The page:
Illustration for article titled The New Razer Orochi V2 Is a Nice Little Lightweight Travel Mouse for Gamers
Photo: Sam Rutherford
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Design-wise, the Orochi V2 is rather plain, supporting standard left and right mouse buttons, a scroll wheel, and a lone button behind the scroll wheel that by default is set to switch between a handful of mouse sensitivities (topping out at 18,000 DPI). Like other Razer mice, every button can be reprogrammed using Razer’s Synapse app, with the mouse able to save a single profile for traveling.

Every button on the Orochi V2 uses Razer’s second-gen Mechanical Mouse switches that are rated to last up to 60,000 presses, and in my experience they all delivered a very crisp and satisfying click. But overall, the Orochi V2 remains a super simple, no-frills travel mouse, and unlike a lot of Razer’s other mice, aside from a tiny indicator light on top, the Orochi V2 doesn’t come with Chroma support or any RGB lighting.

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Illustration for article titled The New Razer Orochi V2 Is a Nice Little Lightweight Travel Mouse for Gamers
Photo: Sam Rutherford

The one thing that might be a tiny bit divisive is that with Razer focusing so hard on making the Orochi V2 as light as possible, depending on your tastes, you might think the mouse feels a bit cheap. The Orochi’s removable plastic cover is quite thin, and when combined with its plastic scroll wheel, even when loaded up with a AA battery, the Orochi still manages to feel incredibly light for its size. It’s a completely opposite experience from wearing a nice watch or piece of jewelry that feels heavier than it looks.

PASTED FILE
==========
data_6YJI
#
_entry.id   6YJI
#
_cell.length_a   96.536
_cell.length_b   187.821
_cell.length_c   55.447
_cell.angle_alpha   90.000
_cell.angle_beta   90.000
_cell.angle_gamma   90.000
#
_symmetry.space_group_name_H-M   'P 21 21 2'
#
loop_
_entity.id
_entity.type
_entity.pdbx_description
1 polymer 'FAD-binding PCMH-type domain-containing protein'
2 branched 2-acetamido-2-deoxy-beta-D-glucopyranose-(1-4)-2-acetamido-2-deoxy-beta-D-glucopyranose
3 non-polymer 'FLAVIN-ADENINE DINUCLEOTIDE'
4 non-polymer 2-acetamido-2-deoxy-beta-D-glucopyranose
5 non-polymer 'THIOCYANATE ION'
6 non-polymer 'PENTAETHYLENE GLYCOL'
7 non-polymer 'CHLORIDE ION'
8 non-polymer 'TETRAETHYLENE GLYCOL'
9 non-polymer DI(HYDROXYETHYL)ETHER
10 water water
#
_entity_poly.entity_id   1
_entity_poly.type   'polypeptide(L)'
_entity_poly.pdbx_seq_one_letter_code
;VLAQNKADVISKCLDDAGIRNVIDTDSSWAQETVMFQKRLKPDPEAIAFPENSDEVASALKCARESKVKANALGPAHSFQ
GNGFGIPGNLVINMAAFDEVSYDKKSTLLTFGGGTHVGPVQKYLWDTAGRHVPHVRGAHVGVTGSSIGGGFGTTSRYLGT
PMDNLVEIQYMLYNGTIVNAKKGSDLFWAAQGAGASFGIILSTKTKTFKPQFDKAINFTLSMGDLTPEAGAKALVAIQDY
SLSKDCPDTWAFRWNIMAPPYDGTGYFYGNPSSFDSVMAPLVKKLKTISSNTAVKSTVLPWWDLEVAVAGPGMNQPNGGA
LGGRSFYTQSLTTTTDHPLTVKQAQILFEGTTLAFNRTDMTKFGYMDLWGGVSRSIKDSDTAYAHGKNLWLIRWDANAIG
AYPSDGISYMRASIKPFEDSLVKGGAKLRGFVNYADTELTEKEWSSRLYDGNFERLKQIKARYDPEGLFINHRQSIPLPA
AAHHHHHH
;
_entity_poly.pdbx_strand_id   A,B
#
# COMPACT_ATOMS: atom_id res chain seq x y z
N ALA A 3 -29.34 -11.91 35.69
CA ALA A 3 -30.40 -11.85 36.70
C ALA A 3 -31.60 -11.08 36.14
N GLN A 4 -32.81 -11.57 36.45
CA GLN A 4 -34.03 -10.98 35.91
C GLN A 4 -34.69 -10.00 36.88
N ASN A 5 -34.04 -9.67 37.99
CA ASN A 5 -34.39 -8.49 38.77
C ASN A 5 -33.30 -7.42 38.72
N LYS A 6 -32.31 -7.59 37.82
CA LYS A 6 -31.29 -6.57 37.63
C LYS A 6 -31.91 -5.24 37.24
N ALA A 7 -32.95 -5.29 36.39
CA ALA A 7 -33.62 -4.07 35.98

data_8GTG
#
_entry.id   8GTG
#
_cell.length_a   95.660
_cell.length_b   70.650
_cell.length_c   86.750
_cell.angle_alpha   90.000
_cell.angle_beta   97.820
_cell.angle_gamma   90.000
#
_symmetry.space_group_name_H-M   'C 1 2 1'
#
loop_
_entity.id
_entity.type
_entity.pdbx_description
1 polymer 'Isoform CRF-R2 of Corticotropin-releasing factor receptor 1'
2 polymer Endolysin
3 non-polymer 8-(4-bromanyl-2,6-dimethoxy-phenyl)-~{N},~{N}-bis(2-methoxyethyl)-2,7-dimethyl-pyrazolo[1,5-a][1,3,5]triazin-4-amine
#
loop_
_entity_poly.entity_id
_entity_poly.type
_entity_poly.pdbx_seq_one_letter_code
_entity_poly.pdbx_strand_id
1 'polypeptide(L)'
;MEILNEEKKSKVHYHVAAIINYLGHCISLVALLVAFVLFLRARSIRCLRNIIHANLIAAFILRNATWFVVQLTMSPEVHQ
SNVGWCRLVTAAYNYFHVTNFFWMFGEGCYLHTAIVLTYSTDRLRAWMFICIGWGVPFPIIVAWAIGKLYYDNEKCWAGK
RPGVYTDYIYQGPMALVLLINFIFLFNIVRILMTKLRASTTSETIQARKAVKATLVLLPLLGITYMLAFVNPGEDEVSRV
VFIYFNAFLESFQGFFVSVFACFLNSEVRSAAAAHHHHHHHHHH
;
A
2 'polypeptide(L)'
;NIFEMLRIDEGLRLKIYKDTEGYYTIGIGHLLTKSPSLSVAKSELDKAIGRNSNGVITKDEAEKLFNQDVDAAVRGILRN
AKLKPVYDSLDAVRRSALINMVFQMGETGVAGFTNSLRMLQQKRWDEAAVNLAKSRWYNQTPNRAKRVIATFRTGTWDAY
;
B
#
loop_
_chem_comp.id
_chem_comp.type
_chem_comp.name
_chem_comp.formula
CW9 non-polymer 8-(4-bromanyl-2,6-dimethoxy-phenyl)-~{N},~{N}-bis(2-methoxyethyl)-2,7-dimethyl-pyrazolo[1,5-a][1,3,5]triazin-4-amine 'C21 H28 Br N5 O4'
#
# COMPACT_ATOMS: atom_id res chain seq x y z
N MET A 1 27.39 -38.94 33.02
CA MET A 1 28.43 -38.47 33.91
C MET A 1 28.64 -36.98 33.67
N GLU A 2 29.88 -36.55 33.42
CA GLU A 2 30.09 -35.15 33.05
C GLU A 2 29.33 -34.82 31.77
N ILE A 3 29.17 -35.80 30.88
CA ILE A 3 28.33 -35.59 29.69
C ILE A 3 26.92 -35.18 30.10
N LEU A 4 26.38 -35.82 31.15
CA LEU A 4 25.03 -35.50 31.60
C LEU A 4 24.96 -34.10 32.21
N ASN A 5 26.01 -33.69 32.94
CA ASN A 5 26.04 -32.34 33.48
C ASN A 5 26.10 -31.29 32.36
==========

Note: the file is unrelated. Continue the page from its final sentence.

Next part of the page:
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Razer’s one small nod to a gamer aesthetic the ability to order a customized top shell featuring some more eye-catching designs and the option to spell out your name or gamer tag too. Of course, customizing the Orochi costs extra, which bumps the price of the mouse up by $20 to $90 total.

I like the idea of customizing the Orochi’s design, but I’m just not sure I’d want to fork over an extra $20 to do so.
I like the idea of customizing the Orochi’s design, but I’m just not sure I’d want to fork over an extra $20 to do so.
Screenshot: Sam Rutherford
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So even though the Orochi V2 might not be the kind of mouse you’d generally expect from Razer, it been really solid in my testing thus far and I find its simple, straightforward design rather refreshing.

The Razer Orochi V2 is available today direct from Razer and a number of other third-party retailers including Amazon, Walmart, and Best Buy. 

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Senior reporter at Gizmodo, formerly Tom's Guide and Laptop Mag. Was an archery instructor and a penguin trainer before that.

DISCUSSION

CaptainObvious7
CaptainObvious7

Fuck Razer. First Orochi was shit that was constantly disconnecting. And my Mamba’s rubbery coating became a mess of sticky black goo after some time. I will never give money to this company again. Never had problems like this with Logitech.